Due Diligence is also a very detailed process requiring you to have the relevant facts and figures available to the buyer or their representatives.

2. Checking key external trends

It’s important for any business to understand emerging trends and their implications for the future, both positive and negative, in order not to be caught unawares.

A business owner reviewing his business externally and internally
A business owner reviewing his business

The natural start point is a short synopsis of the current trading conditions facing the business.

It’s good practice to use a number of different information sources before drawing conclusions, or at the very least utilize the most authoritative source you can find. On occasions you may require "proxy" data, or parallel indicators, which may be the nearest you can get to market size and share data.

Here’s an exercise you can easily do with your colleagues. Take a large sheet of flipchart-sized paper and packs of "Post-it” notes (you may wish to use different colors).

Turn the paper to landscape view. Make five columns and write these following bold headings in order along the top of the paper:


  • Competitive rivalry (among existing suppliers – How many competitors? How intense is the rivalry? What impact does this rivalry have in practice on trading conditions?)
  • Determinants of buyer power (the balance of overall product or service supply versus overall customer demand in your product category - plus any other relevant factors impacting current and future bargaining positions and profits)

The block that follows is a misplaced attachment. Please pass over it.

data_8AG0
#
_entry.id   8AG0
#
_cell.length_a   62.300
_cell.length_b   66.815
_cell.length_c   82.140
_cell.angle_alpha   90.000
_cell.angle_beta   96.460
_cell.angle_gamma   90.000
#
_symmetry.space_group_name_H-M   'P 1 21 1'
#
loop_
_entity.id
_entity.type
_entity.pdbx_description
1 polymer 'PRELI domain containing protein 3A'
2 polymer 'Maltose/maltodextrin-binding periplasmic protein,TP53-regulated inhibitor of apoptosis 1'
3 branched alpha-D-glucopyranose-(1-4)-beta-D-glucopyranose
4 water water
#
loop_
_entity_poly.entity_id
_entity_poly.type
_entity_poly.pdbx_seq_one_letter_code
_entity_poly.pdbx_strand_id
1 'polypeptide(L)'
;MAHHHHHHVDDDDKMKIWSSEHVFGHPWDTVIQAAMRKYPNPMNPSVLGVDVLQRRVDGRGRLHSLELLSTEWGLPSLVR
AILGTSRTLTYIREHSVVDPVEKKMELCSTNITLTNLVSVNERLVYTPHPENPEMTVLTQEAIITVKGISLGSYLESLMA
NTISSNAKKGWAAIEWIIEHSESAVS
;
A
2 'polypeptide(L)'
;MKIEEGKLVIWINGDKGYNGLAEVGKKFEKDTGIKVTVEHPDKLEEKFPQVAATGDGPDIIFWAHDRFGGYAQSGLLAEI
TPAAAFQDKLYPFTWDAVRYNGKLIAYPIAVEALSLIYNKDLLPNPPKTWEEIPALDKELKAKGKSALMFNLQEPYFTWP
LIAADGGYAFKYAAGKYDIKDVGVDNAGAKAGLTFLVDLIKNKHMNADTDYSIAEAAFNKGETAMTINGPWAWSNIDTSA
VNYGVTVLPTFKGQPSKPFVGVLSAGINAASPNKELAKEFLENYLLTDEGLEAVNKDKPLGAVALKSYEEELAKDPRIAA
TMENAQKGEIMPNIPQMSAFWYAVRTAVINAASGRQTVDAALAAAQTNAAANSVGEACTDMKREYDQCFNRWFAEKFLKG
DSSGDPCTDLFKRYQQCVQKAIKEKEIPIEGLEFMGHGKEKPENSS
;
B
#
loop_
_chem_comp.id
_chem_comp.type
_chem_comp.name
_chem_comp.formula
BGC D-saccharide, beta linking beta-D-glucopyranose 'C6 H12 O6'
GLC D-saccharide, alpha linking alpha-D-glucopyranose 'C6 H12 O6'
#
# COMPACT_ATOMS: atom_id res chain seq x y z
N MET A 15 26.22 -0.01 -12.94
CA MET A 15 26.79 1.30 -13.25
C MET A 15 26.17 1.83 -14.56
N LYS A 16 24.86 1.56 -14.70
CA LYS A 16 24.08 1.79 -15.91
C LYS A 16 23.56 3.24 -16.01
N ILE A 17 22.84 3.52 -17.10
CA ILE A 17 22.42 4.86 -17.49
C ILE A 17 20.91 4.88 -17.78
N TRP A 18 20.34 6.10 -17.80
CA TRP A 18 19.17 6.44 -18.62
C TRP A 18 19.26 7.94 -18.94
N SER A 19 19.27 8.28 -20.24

• Determinants of supplier power (particular for key business costs - for example labor, equipment or materials, which also present challenges for your main competitors)
  • Threat of substitutes (buyers always have different ways of satisfying their needs - including the "do nothing” option” - so what are these alternatives in your market space?)
  • Threat of new entrants (depending on the deterrence factors specific to your sector, for example, high start-up capital, licenses – similarly, exit by existing competitors may be deterred where major investments have been made)

The structure and notes are based on the pioneering "5 Forces” work of Michael Porter, the World-renowned American business thinker.

Attach the paper to a wall. Ask your team to jot down their individual thoughts under each of the headings, one idea per Post-it note. Take care not to make suppositions. If you’re unsure of the facts, or lack the evidence, note down an action point for further research.

Stick the individual Post-it notes under the appropriate headings on the paper. Look for common patterns in the content so that you can group Post-it notes together.

Now take a look at PEST(L)E, an abbreviation for the following trend factors:

  • Political/Legal
  • Economic
  • Sociological
  • Technological
  • Environmental